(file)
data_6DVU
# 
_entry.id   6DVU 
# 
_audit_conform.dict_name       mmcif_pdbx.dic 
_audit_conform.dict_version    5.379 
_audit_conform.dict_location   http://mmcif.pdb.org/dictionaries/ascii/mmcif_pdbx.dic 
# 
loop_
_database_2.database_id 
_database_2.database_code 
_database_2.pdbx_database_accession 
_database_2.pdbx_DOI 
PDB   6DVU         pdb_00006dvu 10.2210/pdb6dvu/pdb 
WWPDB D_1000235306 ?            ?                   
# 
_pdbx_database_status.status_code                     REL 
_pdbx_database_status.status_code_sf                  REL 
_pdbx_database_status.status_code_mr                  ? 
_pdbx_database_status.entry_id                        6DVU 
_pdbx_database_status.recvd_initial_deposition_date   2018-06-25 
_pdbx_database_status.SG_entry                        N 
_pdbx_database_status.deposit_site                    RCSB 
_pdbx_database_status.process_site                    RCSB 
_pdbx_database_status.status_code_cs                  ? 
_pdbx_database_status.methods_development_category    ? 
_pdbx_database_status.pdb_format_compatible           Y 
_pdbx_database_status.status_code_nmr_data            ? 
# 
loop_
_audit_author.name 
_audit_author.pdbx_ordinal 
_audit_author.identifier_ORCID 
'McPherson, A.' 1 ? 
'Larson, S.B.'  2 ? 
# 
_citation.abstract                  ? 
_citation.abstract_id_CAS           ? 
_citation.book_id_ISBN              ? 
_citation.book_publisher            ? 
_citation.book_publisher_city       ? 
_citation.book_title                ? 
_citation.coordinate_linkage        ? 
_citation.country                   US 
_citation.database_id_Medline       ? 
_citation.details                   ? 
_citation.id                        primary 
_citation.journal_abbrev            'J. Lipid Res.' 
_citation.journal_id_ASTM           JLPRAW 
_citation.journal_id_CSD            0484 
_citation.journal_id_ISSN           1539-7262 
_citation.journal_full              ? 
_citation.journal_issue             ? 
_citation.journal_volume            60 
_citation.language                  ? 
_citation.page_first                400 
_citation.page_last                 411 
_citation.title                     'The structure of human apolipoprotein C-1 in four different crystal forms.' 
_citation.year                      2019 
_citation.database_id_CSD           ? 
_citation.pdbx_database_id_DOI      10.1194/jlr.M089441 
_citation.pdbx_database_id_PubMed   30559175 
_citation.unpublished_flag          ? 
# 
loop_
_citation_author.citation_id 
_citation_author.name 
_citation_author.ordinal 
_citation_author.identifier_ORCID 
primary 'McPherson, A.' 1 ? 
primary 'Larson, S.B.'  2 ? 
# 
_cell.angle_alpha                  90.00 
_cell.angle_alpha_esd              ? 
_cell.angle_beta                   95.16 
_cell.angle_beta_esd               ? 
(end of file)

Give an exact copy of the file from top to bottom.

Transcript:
data_6DVU
# 
_entry.id   6DVU 
# 
_audit_conform.dict_name       mmcif_pdbx.dic 
_audit_conform.dict_version    5.379 
_audit_conform.dict_location   http://mmcif.pdb.org/dictionaries/ascii/mmcif_pdbx.dic 
# 
loop_
_database_2.database_id 
_database_2.database_code 
_database_2.pdbx_database_accession 
_database_2.pdbx_DOI 
PDB   6DVU         pdb_00006dvu 10.2210/pdb6dvu/pdb 
WWPDB D_1000235306 ?            ?                   
# 
_pdbx_database_status.status_code                     REL 
_pdbx_database_status.status_code_sf                  REL 
_pdbx_database_status.status_code_mr                  ? 
_pdbx_database_status.entry_id                        6DVU 
_pdbx_database_status.recvd_initial_deposition_date   2018-06-25 
_pdbx_database_status.SG_entry                        N 
_pdbx_database_status.deposit_site                    RCSB 
_pdbx_database_status.process_site                    RCSB 
_pdbx_database_status.status_code_cs                  ? 
_pdbx_database_status.methods_development_category    ? 
_pdbx_database_status.pdb_format_compatible           Y 
_pdbx_database_status.status_code_nmr_data            ? 
# 
loop_
_audit_author.name 
_audit_author.pdbx_ordinal 
_audit_author.identifier_ORCID 
'McPherson, A.' 1 ? 
'Larson, S.B.'  2 ? 
# 
_citation.abstract                  ? 
_citation.abstract_id_CAS           ? 
_citation.book_id_ISBN              ? 
_citation.book_publisher            ? 
_citation.book_publisher_city       ? 
_citation.book_title                ? 
_citation.coordinate_linkage        ? 
_citation.country                   US 
_citation.database_id_Medline       ? 
_citation.details                   ? 
_citation.id                        primary 
_citation.journal_abbrev            'J. Lipid Res.' 
_citation.journal_id_ASTM           JLPRAW 
_citation.journal_id_CSD            0484 
_citation.journal_id_ISSN           1539-7262 
_citation.journal_full              ? 
_citation.journal_issue             ? 
_citation.journal_volume            60 
_citation.language                  ? 
_citation.page_first                400 
_citation.page_last                 411 
_citation.title                     'The structure of human apolipoprotein C-1 in four different crystal forms.' 
_citation.year                      2019 
_citation.database_id_CSD           ? 
_citation.pdbx_database_id_DOI      10.1194/jlr.M089441 
_citation.pdbx_database_id_PubMed   30559175 
_citation.unpublished_flag          ? 
# 
loop_
_citation_author.citation_id 
_citation_author.name 
_citation_author.ordinal 
_citation_author.identifier_ORCID 
primary 'McPherson, A.' 1 ? 
primary 'Larson, S.B.'  2 ? 
# 
_cell.angle_alpha                  90.00 
_cell.angle_alpha_esd              ? 
_cell.angle_beta                   95.16 
_cell.angle_beta_esd               ? 